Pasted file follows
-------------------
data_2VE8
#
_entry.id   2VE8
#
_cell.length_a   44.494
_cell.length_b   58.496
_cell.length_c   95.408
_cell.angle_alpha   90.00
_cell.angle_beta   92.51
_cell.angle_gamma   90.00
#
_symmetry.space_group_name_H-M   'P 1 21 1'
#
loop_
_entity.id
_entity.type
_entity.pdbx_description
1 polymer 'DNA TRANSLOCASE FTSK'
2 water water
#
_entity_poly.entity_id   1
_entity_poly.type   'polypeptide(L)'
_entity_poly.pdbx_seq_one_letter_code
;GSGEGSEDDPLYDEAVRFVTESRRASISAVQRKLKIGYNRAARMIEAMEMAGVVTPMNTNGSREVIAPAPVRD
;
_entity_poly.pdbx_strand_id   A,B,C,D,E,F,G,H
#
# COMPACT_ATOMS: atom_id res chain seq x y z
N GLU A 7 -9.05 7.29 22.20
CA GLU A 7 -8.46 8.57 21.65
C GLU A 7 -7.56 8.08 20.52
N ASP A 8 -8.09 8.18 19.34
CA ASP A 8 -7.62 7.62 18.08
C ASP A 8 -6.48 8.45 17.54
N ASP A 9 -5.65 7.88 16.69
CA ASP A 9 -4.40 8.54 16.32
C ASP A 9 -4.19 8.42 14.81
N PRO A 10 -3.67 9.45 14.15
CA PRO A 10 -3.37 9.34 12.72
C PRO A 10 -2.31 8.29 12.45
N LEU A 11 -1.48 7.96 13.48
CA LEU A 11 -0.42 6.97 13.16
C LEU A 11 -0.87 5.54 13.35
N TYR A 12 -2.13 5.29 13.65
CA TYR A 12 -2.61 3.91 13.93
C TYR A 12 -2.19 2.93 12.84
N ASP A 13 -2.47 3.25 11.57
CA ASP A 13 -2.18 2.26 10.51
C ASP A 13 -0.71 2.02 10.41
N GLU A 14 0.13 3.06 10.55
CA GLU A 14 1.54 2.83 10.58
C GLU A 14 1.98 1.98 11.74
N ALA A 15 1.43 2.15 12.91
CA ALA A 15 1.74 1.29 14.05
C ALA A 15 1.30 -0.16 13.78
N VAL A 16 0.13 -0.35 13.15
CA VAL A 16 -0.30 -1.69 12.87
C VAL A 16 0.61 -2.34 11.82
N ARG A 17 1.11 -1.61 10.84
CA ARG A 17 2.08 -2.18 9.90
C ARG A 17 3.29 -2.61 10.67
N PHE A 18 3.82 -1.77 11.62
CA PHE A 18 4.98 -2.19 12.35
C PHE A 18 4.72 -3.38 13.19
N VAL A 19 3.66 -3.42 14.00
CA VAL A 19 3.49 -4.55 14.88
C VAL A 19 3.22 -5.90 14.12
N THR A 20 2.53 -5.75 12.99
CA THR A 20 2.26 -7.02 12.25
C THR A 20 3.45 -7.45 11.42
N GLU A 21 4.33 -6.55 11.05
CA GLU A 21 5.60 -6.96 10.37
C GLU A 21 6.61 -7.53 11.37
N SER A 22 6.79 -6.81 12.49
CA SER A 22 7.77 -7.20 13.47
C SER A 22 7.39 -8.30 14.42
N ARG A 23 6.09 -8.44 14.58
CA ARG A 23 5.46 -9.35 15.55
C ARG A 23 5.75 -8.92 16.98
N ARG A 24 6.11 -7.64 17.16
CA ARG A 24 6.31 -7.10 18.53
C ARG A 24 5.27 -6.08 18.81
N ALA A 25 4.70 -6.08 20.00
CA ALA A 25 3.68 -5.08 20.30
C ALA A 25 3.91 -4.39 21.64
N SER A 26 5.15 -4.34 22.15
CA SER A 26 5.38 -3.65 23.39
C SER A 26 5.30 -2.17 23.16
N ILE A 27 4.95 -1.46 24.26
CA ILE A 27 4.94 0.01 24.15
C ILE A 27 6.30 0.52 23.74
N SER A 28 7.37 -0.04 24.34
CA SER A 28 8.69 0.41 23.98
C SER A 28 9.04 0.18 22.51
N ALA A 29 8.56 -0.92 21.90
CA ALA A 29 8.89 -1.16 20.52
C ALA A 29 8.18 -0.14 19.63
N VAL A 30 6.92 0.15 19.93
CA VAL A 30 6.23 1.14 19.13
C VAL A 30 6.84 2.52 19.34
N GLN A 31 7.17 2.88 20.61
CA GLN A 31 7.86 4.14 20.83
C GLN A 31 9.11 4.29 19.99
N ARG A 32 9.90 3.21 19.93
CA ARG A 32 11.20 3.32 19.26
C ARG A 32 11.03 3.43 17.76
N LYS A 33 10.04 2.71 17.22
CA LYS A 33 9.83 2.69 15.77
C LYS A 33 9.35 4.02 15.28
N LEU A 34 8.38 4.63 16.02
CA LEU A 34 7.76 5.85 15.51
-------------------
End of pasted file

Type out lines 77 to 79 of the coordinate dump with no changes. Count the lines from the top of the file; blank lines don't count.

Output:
N ARG A 23 6.09 -8.44 14.58
CA ARG A 23 5.46 -9.35 15.55
C ARG A 23 5.75 -8.92 16.98